She also noted that due to the self-governing nature of DeFi and the anonymity it accords to its developers, it might be difficult to bring DeFi platforms under regulatory oversight. Though the technology to facilitate AML/KYC compliance on DeFi platforms may not exist now, she is hopeful that this will be solved too.
4. For DeFi, Enforcement May Arrive Before Regulation
In the $600 million USD Poly Network hack, the hacker returned a majority of the stolen funds. The collective action of the crypto industry such as blockchain analytics, blocking certain transactions, and adding the individual tokens to the black lists pushed the hackers to return the stolen amount. Similar to the Poly Network hack situation, “there are going to be a lot of enforcement first situations because DeFi can provide unique services without the investor protection in traditional finance,” observed Jacob Yunger. The DeFi space may, therefore, witness enforcement activity before seeing full-fledged regulatory frameworks in place.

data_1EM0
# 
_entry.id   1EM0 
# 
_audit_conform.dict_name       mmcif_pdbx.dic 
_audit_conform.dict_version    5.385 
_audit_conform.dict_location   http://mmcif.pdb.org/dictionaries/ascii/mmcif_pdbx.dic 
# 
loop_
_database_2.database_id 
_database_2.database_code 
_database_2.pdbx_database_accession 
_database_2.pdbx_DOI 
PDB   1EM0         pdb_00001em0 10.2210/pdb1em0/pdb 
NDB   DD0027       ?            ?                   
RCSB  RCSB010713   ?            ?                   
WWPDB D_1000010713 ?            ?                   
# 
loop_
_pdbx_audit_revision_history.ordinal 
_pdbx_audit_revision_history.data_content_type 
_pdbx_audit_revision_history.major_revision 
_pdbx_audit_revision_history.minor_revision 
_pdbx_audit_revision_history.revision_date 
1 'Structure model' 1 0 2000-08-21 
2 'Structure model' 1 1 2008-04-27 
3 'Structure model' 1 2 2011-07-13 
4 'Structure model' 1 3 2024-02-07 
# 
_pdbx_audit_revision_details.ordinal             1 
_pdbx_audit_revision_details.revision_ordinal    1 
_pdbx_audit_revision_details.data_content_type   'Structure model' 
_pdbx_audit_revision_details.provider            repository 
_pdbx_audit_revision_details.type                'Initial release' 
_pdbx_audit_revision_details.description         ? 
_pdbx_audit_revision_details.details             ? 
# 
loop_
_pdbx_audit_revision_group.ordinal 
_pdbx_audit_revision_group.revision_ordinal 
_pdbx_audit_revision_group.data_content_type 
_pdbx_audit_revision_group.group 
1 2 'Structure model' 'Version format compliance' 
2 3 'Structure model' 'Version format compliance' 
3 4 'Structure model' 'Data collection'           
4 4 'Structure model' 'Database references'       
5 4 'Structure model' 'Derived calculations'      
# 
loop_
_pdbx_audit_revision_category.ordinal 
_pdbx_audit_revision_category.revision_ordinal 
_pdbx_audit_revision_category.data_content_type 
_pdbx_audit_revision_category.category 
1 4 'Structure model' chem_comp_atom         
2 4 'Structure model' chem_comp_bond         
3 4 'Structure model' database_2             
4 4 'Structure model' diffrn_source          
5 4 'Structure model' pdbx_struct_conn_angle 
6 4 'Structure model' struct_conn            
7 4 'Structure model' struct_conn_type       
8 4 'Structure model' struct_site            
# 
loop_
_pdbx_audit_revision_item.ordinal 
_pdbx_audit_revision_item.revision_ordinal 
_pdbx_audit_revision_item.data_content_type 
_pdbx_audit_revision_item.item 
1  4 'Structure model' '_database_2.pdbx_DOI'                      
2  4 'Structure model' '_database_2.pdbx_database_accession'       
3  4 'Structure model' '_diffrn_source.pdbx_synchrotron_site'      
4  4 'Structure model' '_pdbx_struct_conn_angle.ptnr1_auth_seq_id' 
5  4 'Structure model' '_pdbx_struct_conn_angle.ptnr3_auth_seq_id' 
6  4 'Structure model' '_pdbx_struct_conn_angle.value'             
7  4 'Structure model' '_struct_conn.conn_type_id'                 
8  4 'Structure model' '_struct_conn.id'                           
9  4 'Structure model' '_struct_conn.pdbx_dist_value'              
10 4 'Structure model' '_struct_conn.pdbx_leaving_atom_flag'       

As per the panelists, this may not be an ideal situation, as they would not be able to provide investors and consumers the same amount of safeguards that compared to other asset classes, such as derivatives. To avoid hacks like the Poly Network hack, it is essential that certain core principles of traditional finance — such as registering trading platforms, conducting KYC/AML checks, and having the ability to segregate and secure custody of consumer assets — are also applied to DeFi.
Recognizing that DeFi could potentially be the future of finance, the panelists urged the regulators to take this opportunity to “think about the financial regulations from the DeFi context” and to adapt themselves to the new automated and digital infrastructure. Additionally, they encouraged the DeFi platforms to be proactive and aid regulators in creating effective regulatory frameworks.
5. Mitigating DeFi Risks is Everyone’s Responsibility
The panelists noted that for the DeFi ecosystem to thrive, participants — from regulators to investors to platform developers — must share the risks. Participants should analyze the underlying operational, insurance, and cybersecurity risks before entering into a DeFi project and proactively enact risk mitigation strategies.
Lastly, the panelists stated that the DeFi industry should collectively educate the customers and put warnings on their websites informing the customers about the risks associated with the DeFi ecosystem.